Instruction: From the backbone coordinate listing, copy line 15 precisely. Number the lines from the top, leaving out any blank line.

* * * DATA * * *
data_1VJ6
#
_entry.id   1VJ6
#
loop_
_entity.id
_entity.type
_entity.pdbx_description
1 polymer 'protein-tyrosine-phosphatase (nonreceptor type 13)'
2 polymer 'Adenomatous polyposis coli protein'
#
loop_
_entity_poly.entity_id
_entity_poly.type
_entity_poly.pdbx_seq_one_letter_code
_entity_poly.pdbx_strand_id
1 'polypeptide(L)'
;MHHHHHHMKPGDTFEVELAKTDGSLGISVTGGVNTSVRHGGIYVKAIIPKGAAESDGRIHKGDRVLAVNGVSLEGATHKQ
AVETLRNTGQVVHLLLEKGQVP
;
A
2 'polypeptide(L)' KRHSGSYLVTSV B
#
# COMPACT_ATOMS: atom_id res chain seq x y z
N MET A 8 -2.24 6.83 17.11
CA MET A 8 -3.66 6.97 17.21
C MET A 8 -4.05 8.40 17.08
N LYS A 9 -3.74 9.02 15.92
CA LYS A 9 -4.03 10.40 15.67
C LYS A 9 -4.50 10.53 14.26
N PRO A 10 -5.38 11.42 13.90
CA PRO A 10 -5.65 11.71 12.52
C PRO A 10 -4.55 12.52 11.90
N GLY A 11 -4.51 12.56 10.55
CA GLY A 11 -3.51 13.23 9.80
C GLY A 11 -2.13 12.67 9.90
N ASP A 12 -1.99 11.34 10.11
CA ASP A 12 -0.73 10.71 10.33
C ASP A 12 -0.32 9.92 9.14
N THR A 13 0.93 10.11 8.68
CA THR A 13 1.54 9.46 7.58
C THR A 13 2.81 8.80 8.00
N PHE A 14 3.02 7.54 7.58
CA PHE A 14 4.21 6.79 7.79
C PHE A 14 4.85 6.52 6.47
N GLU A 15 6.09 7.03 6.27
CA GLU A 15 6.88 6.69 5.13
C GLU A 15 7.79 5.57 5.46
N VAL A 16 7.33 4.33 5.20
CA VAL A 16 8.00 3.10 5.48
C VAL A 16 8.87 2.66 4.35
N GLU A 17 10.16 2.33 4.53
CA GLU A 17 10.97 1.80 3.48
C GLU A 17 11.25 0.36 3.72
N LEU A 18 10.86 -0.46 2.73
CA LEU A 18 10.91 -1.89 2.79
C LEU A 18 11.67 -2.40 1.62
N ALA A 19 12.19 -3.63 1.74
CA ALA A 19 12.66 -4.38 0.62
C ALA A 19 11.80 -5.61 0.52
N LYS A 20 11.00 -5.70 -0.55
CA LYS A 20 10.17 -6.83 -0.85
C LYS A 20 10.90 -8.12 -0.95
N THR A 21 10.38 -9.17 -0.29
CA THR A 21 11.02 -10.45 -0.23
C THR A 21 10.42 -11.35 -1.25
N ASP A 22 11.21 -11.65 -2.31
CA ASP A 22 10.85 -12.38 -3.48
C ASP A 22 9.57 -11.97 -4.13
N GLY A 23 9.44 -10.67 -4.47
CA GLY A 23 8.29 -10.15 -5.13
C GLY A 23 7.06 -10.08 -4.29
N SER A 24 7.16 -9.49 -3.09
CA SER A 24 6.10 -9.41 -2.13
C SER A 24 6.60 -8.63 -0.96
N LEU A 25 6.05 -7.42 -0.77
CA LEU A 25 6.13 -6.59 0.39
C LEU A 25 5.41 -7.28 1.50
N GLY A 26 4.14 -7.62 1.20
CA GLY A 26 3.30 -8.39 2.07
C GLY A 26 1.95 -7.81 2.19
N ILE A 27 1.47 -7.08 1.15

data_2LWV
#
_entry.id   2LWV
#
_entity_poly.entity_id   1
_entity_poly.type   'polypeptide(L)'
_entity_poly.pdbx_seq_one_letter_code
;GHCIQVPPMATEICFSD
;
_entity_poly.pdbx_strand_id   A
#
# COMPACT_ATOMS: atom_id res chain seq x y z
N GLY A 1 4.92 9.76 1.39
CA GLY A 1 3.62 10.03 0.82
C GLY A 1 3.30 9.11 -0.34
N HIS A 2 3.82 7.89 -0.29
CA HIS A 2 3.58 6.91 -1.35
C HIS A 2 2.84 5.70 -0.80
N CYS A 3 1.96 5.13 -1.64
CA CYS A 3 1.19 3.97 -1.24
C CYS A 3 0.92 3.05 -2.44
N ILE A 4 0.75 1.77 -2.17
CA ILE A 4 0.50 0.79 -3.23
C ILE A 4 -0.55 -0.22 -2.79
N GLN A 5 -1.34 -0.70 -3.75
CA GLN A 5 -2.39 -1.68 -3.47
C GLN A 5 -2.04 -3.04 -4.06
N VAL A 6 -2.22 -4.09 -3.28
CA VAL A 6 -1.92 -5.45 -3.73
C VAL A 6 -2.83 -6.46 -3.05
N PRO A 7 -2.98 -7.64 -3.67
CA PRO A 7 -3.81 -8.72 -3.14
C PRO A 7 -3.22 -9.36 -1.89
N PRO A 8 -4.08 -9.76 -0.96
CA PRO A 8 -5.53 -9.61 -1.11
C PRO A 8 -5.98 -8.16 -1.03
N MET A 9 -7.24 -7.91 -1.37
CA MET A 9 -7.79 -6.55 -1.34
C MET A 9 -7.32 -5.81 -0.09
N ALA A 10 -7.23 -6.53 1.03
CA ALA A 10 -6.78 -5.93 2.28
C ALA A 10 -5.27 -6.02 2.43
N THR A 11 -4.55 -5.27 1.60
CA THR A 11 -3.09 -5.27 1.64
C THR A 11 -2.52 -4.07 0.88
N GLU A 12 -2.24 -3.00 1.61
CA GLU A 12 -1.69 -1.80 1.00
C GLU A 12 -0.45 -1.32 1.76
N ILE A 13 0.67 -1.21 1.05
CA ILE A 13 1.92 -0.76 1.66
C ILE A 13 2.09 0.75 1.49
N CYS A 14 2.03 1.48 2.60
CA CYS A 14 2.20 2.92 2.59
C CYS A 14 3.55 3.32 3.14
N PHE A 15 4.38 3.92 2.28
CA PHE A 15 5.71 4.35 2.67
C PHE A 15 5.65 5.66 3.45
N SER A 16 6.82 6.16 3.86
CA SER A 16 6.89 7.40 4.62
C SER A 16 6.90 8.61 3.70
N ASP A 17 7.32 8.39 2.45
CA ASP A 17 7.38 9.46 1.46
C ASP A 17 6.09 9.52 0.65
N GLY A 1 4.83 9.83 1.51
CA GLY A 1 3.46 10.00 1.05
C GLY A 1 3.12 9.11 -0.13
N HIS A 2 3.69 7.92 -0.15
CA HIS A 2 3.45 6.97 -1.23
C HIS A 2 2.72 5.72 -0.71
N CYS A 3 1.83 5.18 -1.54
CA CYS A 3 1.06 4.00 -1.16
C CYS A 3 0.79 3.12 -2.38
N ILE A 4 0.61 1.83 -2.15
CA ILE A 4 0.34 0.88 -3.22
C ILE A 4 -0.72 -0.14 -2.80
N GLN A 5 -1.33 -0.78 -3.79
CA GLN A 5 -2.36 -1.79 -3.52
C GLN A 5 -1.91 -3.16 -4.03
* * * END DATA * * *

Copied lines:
_entity_poly.pdbx_seq_one_letter_code